The leaders Edition, state of 10 years of Open Data & Open Gov activism
This week is marked by the release of the 5th edition of the barometer by the Web Foundation : Leaders edition; and for the first time since its launch the barometer cover only 30 countries.
In this post, I won’t repeat what have been said in the report, but I will try to give explanations and recommendations to get the most from open data, not only to leaders.
Why this edition is so special ?
Among the 30 countries studied, scores in this Leaders Edition were, on average, two to three times higher than the scores of a wider group of 115 governments measured in the Fourth Edition. Which mean that these governments are indeed leaders in terms of overall performance.
This have been said, the overall conclusions remain the same over the last 5 years :
- Government still treat open data as a side project
- Fewer than 1 in 5 datasets are open
- Early world leaders are faltering
So first of all, the number of countries compared to the previous edition declined from 115 to 30 countries. Which mean comparing rank between the fourth and fifth edition is meaningless.
Secondly if we look at the top 10 countries in this edition, we’ll notice that the emerging impact is almost higher than 50 – except the last two countries. This is the key element of success of any open data initiative, if you release data to the public and nobody is able to use it, that mean you are not in the right way.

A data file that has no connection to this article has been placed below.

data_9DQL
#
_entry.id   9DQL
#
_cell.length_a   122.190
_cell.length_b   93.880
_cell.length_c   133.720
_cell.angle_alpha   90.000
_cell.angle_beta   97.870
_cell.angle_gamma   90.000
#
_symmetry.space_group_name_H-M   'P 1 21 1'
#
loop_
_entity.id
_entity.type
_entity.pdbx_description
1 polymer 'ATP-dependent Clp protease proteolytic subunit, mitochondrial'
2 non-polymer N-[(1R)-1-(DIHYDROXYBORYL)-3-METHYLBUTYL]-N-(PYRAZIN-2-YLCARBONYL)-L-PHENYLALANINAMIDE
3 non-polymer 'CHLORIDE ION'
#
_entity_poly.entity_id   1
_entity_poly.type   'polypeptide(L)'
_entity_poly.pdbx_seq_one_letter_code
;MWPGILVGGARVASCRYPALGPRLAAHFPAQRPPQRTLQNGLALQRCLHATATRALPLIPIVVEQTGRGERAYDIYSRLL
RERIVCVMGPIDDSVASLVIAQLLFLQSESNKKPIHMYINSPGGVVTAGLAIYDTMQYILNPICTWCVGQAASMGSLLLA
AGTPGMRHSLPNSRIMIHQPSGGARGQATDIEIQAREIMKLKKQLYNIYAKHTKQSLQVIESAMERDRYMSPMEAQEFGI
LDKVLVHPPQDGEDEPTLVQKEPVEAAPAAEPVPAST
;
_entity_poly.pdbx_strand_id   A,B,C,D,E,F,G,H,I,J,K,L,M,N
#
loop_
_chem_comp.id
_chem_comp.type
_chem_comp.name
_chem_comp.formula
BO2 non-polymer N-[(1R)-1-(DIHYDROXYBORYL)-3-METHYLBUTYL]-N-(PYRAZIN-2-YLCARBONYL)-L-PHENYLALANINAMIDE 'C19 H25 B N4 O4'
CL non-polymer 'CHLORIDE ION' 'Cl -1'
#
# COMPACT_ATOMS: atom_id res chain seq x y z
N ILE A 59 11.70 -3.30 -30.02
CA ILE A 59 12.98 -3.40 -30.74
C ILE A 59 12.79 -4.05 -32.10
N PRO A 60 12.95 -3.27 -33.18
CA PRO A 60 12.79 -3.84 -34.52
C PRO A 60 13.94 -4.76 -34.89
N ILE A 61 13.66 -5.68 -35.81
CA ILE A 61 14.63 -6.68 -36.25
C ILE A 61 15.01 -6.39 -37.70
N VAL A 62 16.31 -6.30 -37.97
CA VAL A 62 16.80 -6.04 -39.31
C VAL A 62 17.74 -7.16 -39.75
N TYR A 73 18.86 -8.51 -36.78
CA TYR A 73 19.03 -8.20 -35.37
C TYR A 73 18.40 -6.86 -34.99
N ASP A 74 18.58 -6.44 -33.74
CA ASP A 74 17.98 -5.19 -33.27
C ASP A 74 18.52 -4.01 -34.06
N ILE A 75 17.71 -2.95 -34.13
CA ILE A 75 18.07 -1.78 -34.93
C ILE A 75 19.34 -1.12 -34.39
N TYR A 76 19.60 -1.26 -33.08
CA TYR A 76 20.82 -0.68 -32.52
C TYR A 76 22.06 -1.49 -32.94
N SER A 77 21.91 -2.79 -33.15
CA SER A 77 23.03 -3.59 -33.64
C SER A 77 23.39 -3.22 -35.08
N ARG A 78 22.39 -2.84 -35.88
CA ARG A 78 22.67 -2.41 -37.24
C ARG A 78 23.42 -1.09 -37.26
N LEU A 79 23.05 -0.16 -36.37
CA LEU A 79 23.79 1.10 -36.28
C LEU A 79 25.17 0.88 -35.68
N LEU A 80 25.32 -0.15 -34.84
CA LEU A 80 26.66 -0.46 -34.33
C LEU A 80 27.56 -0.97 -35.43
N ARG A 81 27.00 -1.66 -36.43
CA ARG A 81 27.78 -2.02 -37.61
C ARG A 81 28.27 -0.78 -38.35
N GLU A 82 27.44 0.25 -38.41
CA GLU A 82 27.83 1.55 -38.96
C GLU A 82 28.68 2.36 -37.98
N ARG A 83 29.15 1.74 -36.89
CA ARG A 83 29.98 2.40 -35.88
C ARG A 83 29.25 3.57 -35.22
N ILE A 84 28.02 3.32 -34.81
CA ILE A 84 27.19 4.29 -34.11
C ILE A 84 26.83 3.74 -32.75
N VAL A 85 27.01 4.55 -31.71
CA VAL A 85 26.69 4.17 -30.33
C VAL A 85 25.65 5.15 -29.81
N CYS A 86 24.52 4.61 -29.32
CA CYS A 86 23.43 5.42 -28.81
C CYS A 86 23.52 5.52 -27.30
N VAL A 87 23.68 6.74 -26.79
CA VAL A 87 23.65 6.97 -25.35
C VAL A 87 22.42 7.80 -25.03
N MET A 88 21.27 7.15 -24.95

Finally, if we consider that most open data initiatives are treated as side projects, we cannot expect higher impact ! Governments should not release open data to get a higher score in any barometer. Open Data should answer citizens everyday’s problems. if we want governments collaborate with their citizens, private sector, and NGOs, we need to see the results of this collaboration in the impact’s score.
Where are the ODC adopters ?
Many national and local governments adopter the open data charter principles, some of them are part of this leaders edition. Except two national governments, most of the emerging impact scores in this leaders edition are higher than 10.
The example of Sierra Leone is amazing, because with the lowest readiness and implementation score of respectively 33 and 23, they were able to get a score of 10 in impact which is Huge performance !
Where to go next ?
I think the ODC is where governments should go next if they are not there, however the formula of success in any open data initiative is very simple :
- Classify your data
- Implement information systems to manage all your data
- Automate the publication process with your OD portal
- Communicate with data users
- Go to step 1.
Following these steps governments should be able to comply with ODC charter principles by publishing by default accessible and usable data in a timely and comprehensive way.
I think governments looking to get the most of open data should work more on implementing strong information systems and integrate them with their open data portals. That’s the first part, the second part is to communicate with data users via events or hackathons, to evaluate the quality of data they are publishing and find out the missing data that the users need.
And if we will be able to make open data a part of day-to-day governance, we should not see it anymore as a side project. Governance and citizen engagement will be highly improved, and we can finally talk about innovation around open data, and the possibility of seeing some impacts on the economy.
Thank you and looking to hear your feedback and suggestions.